I am a guitar player so it goes without saying that I love guitars. I have 14 guitars and I would still like to have more. It’s really hard to pick just one favorite because they all have certain things they do well and each guitar comes with its own special vibe.
I guess that’s one reason why people get so into guitar collecting. Guitars really are unique and even two guitars of the same model have differences. There’s enough of a human, hand-made element in guitar making that the instruments can really become individual. Another thing that makes guitar collecting so attractive is the fact that guitar manufacturers are starting to put out limited edition, collectible guitars. Guitar collecting has become very popular because of the investment potential. I think it’s kind of sad really that there are people who don’t even know how to play the insrtument who speculate and invest in guitars simply because of the return on investment potential. As a musician I know the true joy that comes from playing the instrument. I actually have some collectible, limited edition guitars but I just can’t keep my hands off them! I love to play too much to let a beautiful instrument sit in its case.
My most collectible guitar is my Fender 50th Anniversary American Deluxe Stratocaster. It’s a modern marvel of a Stratocaster with it’s noiseless pickups and beautifully milled neck. I guess I should have just left it in its case with all the tags still attached but I just couldn’t do it. I had to play it! I loved it so much that I bought a Fender American Deluxe Ash Stratocaster with an Aged Cherry Sunburst finish and a Maple Fretboard to use as my main stage guitar.
I felt kind of guilty using my 50th Anniversary Strat onstage where my guitars tend to get a bit more of beating than at home. So the American Deluxe Ash Strat fits the bill live, plays like a dream and sounds fantastic!
I always take at least 2 guitars to gigs so if I have problems with one I always have a backup. I use both the guitars that I take at the gigs just because I like playing multiple guitars. It’s fun and it changes the look of the band a little bit when I strap on a different looking guitar. So I usually take one of my Stratocasters (I have 4) and one of my Gibson Les Paul guitars. I have a Gibson Les Paul Custom and a Gibson Les Paul BFG and they both sound radically different from each other. The Les Paul Custom has a smoother, refined sound and the Les Paul BFG basically is a fire-breather.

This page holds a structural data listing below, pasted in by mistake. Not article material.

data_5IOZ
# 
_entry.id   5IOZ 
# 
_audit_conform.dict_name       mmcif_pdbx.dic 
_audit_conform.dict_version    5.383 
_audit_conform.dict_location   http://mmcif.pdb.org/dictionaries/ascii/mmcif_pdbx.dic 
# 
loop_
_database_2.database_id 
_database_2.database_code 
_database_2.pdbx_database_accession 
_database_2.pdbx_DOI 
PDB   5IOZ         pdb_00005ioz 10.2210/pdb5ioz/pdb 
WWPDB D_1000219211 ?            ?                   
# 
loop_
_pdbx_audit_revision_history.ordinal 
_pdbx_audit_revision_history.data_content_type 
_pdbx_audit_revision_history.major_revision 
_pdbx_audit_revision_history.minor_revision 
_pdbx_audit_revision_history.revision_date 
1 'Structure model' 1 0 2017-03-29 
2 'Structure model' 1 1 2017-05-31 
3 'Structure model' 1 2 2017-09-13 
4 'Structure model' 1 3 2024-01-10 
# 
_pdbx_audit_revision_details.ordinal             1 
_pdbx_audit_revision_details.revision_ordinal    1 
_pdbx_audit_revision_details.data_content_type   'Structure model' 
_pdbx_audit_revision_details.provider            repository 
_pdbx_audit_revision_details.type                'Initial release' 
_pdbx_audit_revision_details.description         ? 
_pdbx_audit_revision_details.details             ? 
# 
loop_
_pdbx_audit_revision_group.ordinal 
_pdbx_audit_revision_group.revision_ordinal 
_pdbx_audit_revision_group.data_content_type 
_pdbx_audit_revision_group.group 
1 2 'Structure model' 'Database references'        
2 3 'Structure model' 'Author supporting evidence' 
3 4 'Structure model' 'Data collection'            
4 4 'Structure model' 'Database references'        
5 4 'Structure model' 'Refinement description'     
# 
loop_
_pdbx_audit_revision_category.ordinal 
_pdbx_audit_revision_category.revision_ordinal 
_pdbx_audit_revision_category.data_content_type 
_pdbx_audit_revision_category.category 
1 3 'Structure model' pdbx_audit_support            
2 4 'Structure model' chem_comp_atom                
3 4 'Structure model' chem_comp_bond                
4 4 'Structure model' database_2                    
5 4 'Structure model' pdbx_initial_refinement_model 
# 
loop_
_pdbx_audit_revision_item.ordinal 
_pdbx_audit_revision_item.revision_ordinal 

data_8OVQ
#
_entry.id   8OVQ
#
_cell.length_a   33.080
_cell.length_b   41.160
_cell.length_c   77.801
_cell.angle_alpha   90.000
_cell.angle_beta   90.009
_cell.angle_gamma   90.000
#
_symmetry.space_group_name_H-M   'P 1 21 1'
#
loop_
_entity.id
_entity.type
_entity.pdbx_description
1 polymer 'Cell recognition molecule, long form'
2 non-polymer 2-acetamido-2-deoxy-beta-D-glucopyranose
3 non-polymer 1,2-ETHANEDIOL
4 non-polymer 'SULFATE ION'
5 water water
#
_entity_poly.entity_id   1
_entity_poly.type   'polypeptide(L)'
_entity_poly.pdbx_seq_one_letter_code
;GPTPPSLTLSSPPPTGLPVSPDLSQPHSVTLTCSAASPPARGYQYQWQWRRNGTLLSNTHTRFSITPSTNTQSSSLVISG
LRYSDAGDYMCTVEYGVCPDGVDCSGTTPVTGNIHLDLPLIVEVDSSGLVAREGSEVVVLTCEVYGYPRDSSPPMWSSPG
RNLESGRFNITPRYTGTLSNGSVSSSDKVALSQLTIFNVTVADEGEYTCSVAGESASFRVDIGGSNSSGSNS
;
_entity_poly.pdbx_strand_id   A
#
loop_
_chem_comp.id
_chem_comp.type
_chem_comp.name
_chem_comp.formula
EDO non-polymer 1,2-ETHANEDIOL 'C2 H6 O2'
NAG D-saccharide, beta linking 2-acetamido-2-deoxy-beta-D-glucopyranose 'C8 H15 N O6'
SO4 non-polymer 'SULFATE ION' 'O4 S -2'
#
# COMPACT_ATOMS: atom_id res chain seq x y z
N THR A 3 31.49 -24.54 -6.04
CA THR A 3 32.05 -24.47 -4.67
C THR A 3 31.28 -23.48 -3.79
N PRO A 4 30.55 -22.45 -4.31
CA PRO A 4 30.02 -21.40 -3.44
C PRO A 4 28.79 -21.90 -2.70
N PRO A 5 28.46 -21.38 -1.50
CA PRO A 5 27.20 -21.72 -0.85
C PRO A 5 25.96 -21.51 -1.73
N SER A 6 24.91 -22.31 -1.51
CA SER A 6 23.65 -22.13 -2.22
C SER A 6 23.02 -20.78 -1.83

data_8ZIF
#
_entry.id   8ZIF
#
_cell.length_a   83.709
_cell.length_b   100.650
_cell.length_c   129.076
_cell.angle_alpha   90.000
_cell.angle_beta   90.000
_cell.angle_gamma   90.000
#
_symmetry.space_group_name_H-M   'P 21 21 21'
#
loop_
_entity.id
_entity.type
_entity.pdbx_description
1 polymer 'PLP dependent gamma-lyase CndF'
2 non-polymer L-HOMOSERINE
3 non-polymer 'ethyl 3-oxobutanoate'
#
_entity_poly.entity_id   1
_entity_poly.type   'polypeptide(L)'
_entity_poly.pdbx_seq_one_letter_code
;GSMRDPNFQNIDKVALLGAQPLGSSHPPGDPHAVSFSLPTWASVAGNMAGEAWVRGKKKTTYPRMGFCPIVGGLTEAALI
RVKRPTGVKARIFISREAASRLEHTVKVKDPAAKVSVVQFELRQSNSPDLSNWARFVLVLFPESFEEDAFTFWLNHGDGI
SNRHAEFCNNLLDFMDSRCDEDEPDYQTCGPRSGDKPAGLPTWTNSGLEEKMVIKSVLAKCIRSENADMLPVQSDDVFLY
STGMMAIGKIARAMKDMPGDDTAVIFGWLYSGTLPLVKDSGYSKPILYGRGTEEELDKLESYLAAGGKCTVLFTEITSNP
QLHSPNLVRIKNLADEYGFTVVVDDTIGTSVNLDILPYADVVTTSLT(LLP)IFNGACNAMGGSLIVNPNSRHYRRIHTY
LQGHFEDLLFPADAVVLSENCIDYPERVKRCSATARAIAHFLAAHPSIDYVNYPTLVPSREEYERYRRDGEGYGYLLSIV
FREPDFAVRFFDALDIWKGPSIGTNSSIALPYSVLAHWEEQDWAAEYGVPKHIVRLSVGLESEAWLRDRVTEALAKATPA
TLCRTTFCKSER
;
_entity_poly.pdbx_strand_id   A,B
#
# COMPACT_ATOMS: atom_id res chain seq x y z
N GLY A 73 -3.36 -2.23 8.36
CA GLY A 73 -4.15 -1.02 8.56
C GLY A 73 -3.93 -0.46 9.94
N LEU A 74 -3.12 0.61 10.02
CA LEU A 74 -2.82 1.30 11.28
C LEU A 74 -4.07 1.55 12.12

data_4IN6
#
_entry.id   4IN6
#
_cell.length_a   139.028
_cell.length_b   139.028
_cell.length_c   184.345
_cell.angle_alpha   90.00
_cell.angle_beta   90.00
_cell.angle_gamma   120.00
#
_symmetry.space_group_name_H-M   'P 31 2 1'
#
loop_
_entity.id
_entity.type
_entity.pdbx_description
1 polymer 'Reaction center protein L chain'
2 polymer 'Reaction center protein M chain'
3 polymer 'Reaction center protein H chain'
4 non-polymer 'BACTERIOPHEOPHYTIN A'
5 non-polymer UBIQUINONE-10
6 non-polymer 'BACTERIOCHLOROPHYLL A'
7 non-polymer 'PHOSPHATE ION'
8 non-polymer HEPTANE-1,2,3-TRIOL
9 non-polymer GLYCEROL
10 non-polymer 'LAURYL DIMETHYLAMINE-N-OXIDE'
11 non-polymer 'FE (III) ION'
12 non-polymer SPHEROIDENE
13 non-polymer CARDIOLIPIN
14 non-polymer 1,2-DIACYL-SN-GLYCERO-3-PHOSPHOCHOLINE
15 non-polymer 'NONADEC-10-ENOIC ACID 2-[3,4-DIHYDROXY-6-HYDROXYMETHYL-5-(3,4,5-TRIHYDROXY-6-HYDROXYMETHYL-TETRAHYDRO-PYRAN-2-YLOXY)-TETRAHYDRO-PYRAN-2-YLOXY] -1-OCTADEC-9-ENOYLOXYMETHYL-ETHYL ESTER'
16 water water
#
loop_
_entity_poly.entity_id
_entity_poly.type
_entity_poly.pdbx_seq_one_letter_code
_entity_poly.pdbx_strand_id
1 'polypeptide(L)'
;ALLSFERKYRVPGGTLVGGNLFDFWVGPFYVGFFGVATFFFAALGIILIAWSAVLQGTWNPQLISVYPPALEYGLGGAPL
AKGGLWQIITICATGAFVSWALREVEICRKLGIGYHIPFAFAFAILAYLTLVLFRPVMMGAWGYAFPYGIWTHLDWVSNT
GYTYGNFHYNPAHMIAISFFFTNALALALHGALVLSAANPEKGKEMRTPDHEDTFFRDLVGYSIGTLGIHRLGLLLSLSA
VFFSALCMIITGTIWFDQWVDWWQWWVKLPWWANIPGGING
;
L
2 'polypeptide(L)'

The Les Paul BFG is unique in the Gibson Les Paul line in the fact that it has a P-90 pickup in the neck position. It gives the guitar some great tonal variation.
I’ll talk more about each of my guitars in future posts. For now I want to get back to guitar collecting. I buy my guitars mainly for their sound and their technical abilities. Those two things go hand in hand. How a guitar is built electronically and physically have a huge effect on the sound. I am always trying to find unique sounds and versatility in all my instruments. That’s one of the reasons I got the Les Paul BFG. It has a unique sound and a lot of versatility for a Les Paul. Because of how it’s built, it has an excellent chance of becoming a collectible production model Les Paul. There’s never been a production Les Paul like it and it’s the first of its kind, both of these facts increase it’s collectibility. Gibson has now started releasing specific collectible versions of the Les Paul BFG. They are the same guitar with a different paint job, but basically the same guitar as the original Les Paul BFG. They just cost more and will be made in more limited numbers. You can check the collectible BFG’s out here:
Gibson Limited Edition Les Paul BFG Electric Guitar Ink
Because I like guitars that are built with new designs and built to create a wide palette of sounds there’s a good chance that some of them will become collectible. I’m not an investor but I do like the more unique instruments. Maybe someday my collection will bring a return on the investment but I’m certainly not planning on it. I play my guitars, so they have the normal dings and wear that are associated with player guitars. That’s fine with me because the ultimate return on investment for me as a player is the sheer joy I get out of playing them.
The bottom line is it’s all about marketing. How a guitar is marketed will really affect it’s collectibility as well. The Fender 50th Anniversary American Deluxe Stratocaster was marketed as a collectible right off the bat. So a good rule of thumb in guitar collecting is to watch how they are marketed. The name Mary Kaye will always be associated with the white Strat with gold hardware that Fender marketed with her in the 50’s and it’s one of the most collectible guitars in history.
If you are serious about collecting as an investment then I suggest you check out Gibsons Custom Shop Guitars. They’re pretty much guaranteed to at least hold their value and will most likely increase in value as the years go by. Just don’t play it if you’re planning on making money on it!